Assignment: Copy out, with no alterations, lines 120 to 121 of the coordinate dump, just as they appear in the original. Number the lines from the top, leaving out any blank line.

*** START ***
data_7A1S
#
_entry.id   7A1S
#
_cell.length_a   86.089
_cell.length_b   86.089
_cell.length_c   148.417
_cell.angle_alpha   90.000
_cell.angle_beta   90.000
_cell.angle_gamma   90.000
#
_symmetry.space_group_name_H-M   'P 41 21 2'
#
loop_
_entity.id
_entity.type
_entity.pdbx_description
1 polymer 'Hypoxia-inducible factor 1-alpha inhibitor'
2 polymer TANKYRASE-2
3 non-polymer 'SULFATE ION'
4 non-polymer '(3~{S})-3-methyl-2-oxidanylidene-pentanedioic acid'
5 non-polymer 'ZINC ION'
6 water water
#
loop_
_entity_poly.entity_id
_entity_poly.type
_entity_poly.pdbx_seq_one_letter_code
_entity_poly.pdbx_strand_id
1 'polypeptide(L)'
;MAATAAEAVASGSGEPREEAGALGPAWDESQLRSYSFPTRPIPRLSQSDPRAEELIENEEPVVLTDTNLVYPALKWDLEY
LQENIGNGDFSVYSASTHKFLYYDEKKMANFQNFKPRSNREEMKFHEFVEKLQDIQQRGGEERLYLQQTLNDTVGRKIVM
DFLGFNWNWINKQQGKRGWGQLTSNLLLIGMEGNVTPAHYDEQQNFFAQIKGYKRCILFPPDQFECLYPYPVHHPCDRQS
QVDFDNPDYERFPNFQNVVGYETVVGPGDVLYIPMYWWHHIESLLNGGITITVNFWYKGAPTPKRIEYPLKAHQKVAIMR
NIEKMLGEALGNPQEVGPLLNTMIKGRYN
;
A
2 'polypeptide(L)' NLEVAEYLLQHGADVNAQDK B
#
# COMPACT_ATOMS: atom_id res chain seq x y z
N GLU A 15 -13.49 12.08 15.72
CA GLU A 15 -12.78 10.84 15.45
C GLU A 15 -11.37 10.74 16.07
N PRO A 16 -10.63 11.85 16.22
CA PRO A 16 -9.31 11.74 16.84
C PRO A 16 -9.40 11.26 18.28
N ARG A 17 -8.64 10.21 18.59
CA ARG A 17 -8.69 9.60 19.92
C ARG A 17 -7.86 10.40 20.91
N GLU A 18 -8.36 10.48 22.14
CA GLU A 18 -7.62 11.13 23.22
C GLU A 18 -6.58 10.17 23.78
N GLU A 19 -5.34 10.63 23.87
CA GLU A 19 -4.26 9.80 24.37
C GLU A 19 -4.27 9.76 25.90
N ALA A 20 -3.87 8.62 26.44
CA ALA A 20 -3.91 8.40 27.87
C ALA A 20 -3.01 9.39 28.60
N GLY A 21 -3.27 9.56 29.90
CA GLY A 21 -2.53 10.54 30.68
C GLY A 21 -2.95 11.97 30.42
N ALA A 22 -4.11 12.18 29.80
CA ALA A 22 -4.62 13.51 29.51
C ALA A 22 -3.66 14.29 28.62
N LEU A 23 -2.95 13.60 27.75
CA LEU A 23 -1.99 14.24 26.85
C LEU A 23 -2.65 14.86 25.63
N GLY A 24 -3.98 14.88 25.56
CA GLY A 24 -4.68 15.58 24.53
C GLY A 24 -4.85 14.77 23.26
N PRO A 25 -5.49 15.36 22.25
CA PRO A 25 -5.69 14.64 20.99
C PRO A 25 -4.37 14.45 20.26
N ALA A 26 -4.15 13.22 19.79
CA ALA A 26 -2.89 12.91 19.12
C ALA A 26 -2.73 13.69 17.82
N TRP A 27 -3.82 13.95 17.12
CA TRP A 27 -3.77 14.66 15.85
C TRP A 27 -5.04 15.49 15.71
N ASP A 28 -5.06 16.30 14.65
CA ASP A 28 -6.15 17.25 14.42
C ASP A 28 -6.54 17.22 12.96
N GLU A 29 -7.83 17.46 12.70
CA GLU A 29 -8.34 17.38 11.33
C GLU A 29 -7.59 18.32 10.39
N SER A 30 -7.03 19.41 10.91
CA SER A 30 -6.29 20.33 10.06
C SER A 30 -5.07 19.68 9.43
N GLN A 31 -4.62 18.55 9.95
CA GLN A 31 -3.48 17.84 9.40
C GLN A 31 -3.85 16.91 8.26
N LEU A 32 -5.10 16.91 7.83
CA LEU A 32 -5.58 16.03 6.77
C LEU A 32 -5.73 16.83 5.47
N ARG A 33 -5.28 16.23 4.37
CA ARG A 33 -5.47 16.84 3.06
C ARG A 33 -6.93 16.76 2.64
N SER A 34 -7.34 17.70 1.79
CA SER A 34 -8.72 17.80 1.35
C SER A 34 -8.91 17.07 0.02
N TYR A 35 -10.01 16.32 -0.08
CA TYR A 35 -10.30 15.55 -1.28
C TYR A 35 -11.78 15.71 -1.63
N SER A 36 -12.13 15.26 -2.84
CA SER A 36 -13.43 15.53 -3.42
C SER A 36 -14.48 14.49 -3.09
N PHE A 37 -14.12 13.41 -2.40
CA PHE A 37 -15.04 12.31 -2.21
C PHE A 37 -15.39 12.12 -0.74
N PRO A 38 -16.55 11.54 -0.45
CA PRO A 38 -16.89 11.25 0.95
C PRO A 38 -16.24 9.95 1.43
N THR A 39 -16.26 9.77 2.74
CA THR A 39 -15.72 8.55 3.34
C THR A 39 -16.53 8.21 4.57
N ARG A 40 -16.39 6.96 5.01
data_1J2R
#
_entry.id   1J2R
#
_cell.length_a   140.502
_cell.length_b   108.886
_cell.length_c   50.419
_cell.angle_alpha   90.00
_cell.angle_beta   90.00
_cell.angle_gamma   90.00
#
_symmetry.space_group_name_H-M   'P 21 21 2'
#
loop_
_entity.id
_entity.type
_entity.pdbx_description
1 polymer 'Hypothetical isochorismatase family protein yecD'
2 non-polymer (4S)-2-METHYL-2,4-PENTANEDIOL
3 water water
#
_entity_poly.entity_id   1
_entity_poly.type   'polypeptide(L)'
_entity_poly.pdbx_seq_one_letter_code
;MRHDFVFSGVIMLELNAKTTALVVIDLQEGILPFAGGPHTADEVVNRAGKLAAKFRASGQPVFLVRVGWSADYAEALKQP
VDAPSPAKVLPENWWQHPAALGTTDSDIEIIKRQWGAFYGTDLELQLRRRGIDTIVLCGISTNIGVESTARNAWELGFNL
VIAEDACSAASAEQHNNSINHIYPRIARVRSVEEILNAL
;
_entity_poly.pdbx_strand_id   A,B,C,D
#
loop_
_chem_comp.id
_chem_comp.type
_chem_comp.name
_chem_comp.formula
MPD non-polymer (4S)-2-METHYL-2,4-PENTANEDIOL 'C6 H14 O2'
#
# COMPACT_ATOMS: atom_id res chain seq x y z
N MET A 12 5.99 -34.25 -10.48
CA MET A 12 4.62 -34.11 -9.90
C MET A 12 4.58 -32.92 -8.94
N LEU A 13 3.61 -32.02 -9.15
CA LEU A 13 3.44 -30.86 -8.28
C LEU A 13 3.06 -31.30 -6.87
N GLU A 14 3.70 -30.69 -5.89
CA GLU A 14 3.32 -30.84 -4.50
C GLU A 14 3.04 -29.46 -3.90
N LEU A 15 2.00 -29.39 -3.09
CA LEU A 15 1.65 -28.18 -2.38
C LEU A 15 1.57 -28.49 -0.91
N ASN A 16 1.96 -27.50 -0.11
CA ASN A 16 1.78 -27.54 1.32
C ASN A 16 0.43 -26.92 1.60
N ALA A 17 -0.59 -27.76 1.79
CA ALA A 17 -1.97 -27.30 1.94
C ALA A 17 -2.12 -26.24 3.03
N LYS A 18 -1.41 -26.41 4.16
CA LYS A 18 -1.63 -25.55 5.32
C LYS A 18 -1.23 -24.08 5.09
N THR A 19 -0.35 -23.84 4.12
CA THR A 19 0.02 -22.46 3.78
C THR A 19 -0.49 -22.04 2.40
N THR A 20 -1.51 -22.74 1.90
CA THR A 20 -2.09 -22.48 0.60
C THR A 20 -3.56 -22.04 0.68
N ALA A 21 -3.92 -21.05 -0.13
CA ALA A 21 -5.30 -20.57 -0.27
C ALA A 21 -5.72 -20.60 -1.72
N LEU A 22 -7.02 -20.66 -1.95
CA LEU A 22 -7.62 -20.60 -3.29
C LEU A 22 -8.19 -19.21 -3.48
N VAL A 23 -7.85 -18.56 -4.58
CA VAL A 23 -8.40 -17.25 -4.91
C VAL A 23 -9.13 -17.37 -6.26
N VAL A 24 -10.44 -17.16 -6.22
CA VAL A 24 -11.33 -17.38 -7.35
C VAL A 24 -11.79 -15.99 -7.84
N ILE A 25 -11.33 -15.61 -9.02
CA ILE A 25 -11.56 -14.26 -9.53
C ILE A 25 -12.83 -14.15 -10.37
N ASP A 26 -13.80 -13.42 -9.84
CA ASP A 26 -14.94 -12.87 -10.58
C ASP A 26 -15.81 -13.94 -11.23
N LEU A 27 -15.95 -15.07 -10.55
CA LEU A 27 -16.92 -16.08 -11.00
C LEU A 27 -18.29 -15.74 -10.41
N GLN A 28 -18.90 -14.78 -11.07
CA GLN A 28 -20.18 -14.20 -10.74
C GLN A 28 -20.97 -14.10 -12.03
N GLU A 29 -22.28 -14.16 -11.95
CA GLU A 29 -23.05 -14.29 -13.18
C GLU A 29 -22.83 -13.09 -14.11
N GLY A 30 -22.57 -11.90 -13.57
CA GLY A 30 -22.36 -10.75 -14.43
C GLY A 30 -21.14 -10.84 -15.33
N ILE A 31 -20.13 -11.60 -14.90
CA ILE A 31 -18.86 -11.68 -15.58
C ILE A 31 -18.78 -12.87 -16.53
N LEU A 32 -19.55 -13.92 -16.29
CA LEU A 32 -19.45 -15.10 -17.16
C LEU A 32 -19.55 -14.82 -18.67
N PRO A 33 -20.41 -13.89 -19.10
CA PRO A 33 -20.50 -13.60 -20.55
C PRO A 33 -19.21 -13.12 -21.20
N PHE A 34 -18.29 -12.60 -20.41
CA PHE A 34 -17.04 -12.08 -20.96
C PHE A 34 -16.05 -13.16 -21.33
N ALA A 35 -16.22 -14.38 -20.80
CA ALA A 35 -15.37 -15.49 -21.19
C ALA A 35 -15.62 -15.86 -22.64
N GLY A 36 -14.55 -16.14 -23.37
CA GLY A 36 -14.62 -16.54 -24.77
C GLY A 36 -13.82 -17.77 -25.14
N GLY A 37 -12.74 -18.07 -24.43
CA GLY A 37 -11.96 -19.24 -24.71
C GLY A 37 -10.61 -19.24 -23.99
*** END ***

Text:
#
_cell.length_a   140.502